What follows is a brief review of prominent characters among the Protestant Reformers with their view of birth control use.
Too often any moral opposition against birth control is tied to the Catholic Church. And for good reason, as the Church has condemned the use of contraception for its entire history.
Yet, not many Christians realize that tolerance or acceptance of birth control use is a recent phenomenon in the history of Christianity as a whole. The Protestant Reformers, as you will see, stood with the Catholic Church in the historic rejection of contraception use.
What follows is an excerpt from the concluding section of my ebook, “7 Biblical Passages Against Birth Control… And How to Use Them to Defend Life.” It is available for FREE for you to download by clicking here.
You likely consider contraception to be just a “Catholic problem.” However, Christendom as a whole stood opposed to its use all the way until 1930 with the Anglican Church’s Lambeth Conference. The Anglicans were the first Christian group to permit contraception for married couples.
Since then, the vast majority of Protestant denominations have come to accept its use. However, the Catholic Church has remained opposed this entire time and always will.
What follows are a few excerpts and references to some of the most prominent Protestant Reformers’ writings condemning contraception use. I am borrowing these quotes from Charles Provan’s The Bible and Birth Control (1989) (pages 65-93). This is to be a sampling of the Reformers’ views:
Martin Luther, leader of the largest 16th century revolt against the Catholic Church. The most famous “Father” of Protestantism
“But this blame [that poverty prevents the raising of children] is unjustly fastened on marriage and fruitfulness. Indeed, you are indicting your unbelief by distrusting God’s goodness, and you are bringing greater misery upon yourself by disparaging God’s blessing. For if you had trust in God’s grace and promises, you would undoubtedly be supported. But because you do not hope in the Lord, you will never prosper” (Luther’s Works, Vol 5, pg 332).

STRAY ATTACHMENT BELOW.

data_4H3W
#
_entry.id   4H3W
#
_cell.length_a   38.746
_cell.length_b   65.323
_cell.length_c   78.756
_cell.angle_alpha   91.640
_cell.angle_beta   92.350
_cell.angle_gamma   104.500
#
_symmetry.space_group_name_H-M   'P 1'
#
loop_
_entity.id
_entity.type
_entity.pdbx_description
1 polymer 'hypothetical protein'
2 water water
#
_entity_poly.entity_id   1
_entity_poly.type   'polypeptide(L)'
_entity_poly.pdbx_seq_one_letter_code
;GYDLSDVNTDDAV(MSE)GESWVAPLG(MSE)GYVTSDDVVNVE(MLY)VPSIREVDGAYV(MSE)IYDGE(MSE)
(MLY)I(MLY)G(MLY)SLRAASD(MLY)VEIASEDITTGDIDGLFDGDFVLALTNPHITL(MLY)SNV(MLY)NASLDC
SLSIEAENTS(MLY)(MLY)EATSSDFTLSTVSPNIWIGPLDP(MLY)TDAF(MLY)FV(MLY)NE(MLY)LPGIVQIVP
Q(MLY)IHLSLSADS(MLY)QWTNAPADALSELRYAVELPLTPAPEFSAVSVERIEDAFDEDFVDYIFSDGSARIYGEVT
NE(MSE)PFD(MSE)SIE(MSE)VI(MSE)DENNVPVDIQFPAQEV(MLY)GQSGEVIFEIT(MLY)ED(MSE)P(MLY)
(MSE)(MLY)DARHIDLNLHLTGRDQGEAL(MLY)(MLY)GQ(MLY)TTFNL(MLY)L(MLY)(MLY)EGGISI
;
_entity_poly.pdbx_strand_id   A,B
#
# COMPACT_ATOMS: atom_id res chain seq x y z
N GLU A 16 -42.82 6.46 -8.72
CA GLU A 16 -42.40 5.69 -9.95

“Onan must have been a malicious and incorrigible scoundrel. This is a most disgraceful sin. It is far more atrocious than incest and adultery… Consequently, he (Onan) deserved to be killed by God” (Commentary on Genesis 38:8-10).
John Calvin, a later, popular Protestant revolutionary
“And the thing he (Onan) did displeased the Lord… The voluntary spilling of semen outside of intercourse between man and woman is a monstrous thing. Deliberately to withdraw from coitus in order that semen may fall on the ground is doubly monstrous” (Commentary on Genesis 38:8-10).
John Wesley, a much later Protestant preacher in England
“Onan, though he consented to marry the widow, yet to the great abuse of his own body, of the wife he had married and the memory of his brother that was gone, he refused to raise up seed unto his brother. Those sins that dishonor the body are very displeasing to God, and the evidence of vile affections. Observe, the thing which he did displeased the Lord—and it is to be feared, thousands, especially of single persons, by this very thing, still displease the Lord, and destroy their souls” (Commentary on Genesis 38).
Were you aware of what the Protestant Reformers thought of using contraception?
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